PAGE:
Publications (3)5.12 Total impact
Article: Risk factors for default from tuberculosis treatment in HIV-infected individuals in the state of Pernambuco, Brazil: a prospective cohort study.[show abstract] [hide abstract]
ABSTRACT: Concomitant treatment of Human Immunodeficiency Virus (HIV) infection and tuberculosis (TB) presents a series of challenges for treatment compliance for both providers and patients. We carried out this study to identify risk factors for default from TB treatment in people living with HIV. We conducted a cohort study to monitor HIV/TB co-infected subjects in Pernambuco, Brazil, on a monthly basis, until completion or default of treatment for TB. Logistic regression was used to calculate crude and adjusted odds ratios, 95% confidence intervals and P-values. From a cohort of 2310 HIV subjects, 390 individuals (16.9%) who had started treatment after a diagnosis of TB were selected, and data on 273 individuals who completed or defaulted on treatment for TB were analyzed. The default rate was 21.7% and the following risk factors were identified: male gender, smoking and CD4 T-cell count less than 200 cells/mm3. Age over 29 years, complete or incomplete secondary or university education and the use of highly active antiretroviral therapy (HAART) were identified as protective factors for the outcome. The results point to the need for more specific actions, aiming to reduce the default from TB treatment in males, younger adults with low education, smokers and people with CD4 T-cell counts < 200 cells/mm3. Default was less likely to occur in patients under HAART, reinforcing the strategy of early initiation of HAART in individuals with TB.BMC Infectious Diseases 12/2011; 11:351. · 3.12 Impact Factor
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ABSTRACT: Tuberculosis is still a great challenge to public health in Brazil and worldwide. Early detection followed by effective therapy is extremely important in controlling the disease. Recent studies have investigated reasons for delays in treatment, but there is no agreed definition of what constitutes an "acceptable" delay. This study investigates factors associated with total delay in treatment of tuberculosis. A cohort of adult cases of pulmonary tuberculosis diagnosed over a two-year period was studied. Patients were interviewed on entry, reporting the duration of symptoms before the start of treatment, and sputum and blood samples were collected. It was decided that sixty days was an acceptable total delay. Associations were investigated using univariable and multivariable analysis and the population attributable fraction was estimated. Of 1105 patients, 62% had a delay of longer than 60 days. Age, sex, alcoholism and difficulty of access were not associated with delays, but associations were found in the case of unemployment, having given up smoking, having lost weight and being treated in two of the six health districts. The proportion attributable to: not being an ex-smoker was 31%; unemployment, 18%; weight loss, 12%, and going to the two worst health districts, 25%. In this urban area, delays seem to be related to unemployment and general attitudes towards health. Although they reflect the way health services are organized, delays are not associated with access to care.BMC Public Health 04/2005; 5:25. · 2.00 Impact Factor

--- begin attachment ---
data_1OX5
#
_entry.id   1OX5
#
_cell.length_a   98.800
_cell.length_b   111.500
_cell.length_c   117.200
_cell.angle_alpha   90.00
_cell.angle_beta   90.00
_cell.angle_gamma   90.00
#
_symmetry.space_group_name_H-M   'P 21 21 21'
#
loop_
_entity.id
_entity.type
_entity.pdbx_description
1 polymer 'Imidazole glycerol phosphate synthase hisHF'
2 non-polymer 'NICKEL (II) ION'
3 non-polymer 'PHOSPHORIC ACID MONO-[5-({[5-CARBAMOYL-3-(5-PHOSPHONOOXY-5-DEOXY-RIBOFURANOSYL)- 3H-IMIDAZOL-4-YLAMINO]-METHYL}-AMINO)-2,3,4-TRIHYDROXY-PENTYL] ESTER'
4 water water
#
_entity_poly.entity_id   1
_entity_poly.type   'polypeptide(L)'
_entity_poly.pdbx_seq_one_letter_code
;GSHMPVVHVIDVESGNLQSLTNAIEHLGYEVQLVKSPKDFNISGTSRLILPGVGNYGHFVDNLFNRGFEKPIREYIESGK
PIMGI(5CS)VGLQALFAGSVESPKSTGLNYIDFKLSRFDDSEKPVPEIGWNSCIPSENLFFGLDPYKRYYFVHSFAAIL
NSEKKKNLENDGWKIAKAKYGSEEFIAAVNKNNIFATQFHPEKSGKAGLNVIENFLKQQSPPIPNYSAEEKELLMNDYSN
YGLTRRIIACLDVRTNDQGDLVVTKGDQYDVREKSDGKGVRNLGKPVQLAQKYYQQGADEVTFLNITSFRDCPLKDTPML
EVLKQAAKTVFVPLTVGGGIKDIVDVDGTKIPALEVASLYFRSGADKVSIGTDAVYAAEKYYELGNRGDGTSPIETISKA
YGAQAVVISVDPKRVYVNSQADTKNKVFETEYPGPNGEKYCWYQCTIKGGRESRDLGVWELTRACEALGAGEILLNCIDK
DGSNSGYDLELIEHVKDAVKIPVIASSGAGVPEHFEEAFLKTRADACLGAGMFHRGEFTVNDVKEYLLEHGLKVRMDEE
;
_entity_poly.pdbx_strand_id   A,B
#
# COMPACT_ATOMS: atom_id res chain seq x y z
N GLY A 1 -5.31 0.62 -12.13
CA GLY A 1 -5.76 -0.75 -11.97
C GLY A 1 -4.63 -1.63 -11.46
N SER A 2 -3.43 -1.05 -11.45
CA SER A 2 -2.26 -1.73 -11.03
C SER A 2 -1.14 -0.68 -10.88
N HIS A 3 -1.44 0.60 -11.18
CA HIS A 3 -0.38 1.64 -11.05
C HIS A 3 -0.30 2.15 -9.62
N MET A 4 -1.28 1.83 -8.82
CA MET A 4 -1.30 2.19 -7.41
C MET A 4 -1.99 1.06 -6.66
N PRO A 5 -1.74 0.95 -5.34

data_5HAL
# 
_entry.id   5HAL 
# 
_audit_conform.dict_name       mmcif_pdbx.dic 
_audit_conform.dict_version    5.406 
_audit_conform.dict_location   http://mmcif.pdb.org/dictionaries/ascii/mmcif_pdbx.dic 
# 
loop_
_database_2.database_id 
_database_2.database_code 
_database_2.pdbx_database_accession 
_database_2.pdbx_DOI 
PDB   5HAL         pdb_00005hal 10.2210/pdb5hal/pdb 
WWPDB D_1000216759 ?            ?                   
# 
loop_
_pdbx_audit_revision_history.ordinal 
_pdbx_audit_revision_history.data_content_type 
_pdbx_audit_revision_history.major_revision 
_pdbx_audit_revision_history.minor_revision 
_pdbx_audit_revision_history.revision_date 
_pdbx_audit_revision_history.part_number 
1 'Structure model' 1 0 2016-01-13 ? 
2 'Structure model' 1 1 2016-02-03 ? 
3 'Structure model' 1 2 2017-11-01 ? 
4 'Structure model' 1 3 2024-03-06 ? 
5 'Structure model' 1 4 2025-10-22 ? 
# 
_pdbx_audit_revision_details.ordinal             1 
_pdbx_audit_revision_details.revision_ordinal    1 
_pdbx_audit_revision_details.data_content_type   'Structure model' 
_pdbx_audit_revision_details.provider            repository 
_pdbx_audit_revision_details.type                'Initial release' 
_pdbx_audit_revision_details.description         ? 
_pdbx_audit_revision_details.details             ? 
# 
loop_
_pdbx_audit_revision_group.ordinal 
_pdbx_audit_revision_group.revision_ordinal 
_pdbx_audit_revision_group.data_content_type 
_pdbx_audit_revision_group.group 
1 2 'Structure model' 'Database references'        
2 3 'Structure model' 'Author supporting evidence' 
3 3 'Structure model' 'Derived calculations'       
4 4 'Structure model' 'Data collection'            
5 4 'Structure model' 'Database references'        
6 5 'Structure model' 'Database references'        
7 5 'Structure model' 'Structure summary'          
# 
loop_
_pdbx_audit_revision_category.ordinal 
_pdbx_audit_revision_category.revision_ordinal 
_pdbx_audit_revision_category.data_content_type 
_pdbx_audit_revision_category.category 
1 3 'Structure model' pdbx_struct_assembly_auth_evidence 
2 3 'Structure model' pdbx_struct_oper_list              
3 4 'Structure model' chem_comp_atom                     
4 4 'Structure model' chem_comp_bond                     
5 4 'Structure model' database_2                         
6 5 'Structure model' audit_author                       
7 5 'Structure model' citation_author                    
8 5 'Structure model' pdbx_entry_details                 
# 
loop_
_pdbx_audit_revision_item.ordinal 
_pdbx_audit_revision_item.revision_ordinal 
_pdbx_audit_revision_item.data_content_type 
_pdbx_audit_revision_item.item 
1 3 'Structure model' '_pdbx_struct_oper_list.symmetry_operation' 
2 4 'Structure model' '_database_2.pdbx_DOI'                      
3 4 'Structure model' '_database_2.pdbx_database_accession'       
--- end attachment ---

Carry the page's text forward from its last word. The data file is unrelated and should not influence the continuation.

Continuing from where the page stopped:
Article: Risk Factors for the Occurrence of Bancroftian Filariasis Infection in Children Living in Endemic Areas of Northeast of Brazil[show abstract] [hide abstract]
ABSTRACT: The objective of this study was to identity biological and social risk factors for the occurrence of microfilaraemia in a population of 1464 children of both sexes aged 5–14 years, living In two highly endemic areas of Recife a city in the northeast of Brazil. A survey was performed from December 1990 to July 1991 and the microfilaraemia was examined by the thick-drop technique using 45 μl of peripheral blood. Information was obtained about use of bednet, length of time living in area and number of occupants per household. Risk was quantified by the crude and adjusted Odds Ratio. The 95 per cent confidence interval, Likelihood Ratio Statistics, and P value were used to test the statistical significance. An association was established between microfilaraemia in children and adolescents, and age, number of individuals per household, the presence of microfilarnemic adults In the household, length of time living in the area, and bednet use. Maternal microfilaraemia was not found to be a risk factor for the occurrence of mlcrofilaraemla in offspring. These results allow the identification of children with a greater risk of microfilaraemia. In addition, these findings highlight the role of the household environment in the transmission process.